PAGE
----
To assure that each North Carolina non-metropolitan municipality receives all funds to which it is entitled, NC PRO will be asking those municipalities to upload the "Pre-contracting checklist for non-entitled municipalities" very soon.
The planned "soft deadline" is May 18, assuming the NC PRO portal is ready by that date. Although there is no legal requirement to submit this filing, non-metropolitan municipalities should make every effort to correctly complete and upload the checklist by the requested date so that NC PRO can assist with assuring the availability of ARP funds. Again, submitting the pre-contracting checklist is not a commitment to accept ARP funds, but simply an administrative task to make the option available.
To correctly complete the Pre-contracting checklist, a municipality will need:
- a DUNS number (from Dunn & Bradstreet);
- registration of its DUNS number with SAM.gov, the federal government's "System for Award Management" that is a prerequisite for receiving federal funds;
- voided vendor electronic payment form with the Office of the State Controller, listing Nate Halubka, with the "Office of State Budget & Mgmt," as the state agency with which the municipality is doing business;
- voided check;
- North Carolina W-9 form with all asterisked boxes completed, including nine-digit zip code and correct remittance address;
- fiscal year-end date (almost always June 30);
- budget total for the fiscal year that includes January 27, 2020 (see further discussion below);
- statement of whether or not the municipality needs the approval of its governing body to receive the ARP funds (we think the answer will be "yes" for all municipalities) and whether or not that approval has been received.
- Who is expected to sign the ARP agreement on behalf of the municipality; and
- who is expected to principally administer the ARP funds?
Note: Both the NC PRO website and a special North Carolina League of Municipalities website offer detailed instructions on completing the checklist.
The Budget Number
ARP funds to be distributed to a non-metropolitan municipality are subject to a statutory limit of 75% of that municipality's "most recent budget." The U.S. Treasury, in an FAQ, indicates that it considers the "most recent budget" to include the annual total operating budget, including general fund and other funds, as of January 27, 2020.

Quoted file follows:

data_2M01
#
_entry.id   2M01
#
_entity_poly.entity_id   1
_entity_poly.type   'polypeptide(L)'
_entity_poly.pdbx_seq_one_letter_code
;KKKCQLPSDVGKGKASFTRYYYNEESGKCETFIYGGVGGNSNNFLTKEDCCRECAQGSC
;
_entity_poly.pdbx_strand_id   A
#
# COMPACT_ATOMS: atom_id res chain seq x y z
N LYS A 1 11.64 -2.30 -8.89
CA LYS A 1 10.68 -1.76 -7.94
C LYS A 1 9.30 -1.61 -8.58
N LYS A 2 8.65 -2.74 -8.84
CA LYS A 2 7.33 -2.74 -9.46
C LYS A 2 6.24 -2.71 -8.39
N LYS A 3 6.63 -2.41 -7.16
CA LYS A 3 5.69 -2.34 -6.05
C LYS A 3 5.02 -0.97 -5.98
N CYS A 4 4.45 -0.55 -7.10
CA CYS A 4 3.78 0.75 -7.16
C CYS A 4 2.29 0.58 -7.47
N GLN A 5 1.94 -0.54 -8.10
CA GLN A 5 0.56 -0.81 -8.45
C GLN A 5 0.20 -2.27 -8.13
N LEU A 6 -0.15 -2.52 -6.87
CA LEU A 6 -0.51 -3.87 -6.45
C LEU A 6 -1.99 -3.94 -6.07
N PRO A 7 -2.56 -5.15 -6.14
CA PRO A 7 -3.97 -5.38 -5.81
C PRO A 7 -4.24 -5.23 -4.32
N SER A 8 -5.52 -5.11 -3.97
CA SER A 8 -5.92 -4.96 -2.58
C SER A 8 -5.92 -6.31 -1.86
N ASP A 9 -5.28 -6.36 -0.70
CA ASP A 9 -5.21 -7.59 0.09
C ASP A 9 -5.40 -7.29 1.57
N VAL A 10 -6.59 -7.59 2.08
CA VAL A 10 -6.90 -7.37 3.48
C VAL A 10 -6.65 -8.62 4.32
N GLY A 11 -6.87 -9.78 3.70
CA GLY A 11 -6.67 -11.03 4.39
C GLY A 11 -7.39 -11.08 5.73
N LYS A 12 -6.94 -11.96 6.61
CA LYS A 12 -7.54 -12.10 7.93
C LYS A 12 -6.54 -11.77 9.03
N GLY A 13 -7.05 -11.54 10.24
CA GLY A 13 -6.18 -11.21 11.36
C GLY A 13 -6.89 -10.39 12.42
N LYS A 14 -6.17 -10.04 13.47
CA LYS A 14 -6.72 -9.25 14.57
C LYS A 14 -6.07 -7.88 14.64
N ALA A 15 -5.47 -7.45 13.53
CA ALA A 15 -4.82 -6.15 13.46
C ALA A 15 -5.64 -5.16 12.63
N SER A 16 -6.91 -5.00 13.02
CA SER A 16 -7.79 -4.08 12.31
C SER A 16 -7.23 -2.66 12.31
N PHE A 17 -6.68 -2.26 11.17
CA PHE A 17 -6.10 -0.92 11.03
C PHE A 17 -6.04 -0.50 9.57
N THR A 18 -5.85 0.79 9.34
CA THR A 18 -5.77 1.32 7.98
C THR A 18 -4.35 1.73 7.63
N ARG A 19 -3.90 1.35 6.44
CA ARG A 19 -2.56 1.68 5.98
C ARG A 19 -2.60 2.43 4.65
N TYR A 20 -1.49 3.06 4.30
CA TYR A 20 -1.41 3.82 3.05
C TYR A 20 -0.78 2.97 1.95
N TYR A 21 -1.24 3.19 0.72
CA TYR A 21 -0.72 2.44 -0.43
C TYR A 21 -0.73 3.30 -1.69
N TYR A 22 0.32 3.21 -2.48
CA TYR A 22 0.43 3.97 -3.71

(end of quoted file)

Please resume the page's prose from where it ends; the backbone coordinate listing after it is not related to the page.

Submitting the Checklist
The checklist is to be submitted electronically on the NC PRO website, but the portal is not yet open. Should the portal not be open on May 18, municipalities should wait until it is open and submit the checklist as soon as possible.
After Submitting the Checklist
A municipality can expect to receive an email with follow-up verification questions from the Office of the State Controller. Municipalities should expect to be referred to as "vendors" in these communications. It is very important that municipalities respond to these communications accurately and quickly to assure receipt of funds.
The municipality's governing body should approve receipt of the funds by resolution and begin to develop a plan for use of the funds. When funds are received, appropriate changes to the budget ordinance should be adopted.
There is still much to do both on the best practices and permitted uses side, and on the side of the municipalities as they juggle different priorities and possible projects to undertake. We expect all of the normal contracting rules will apply, and with an environment where building material, appropriate staffing, and risk tolerance are all still issues across our state, it will take some time, and a bit of patience, to work through these items.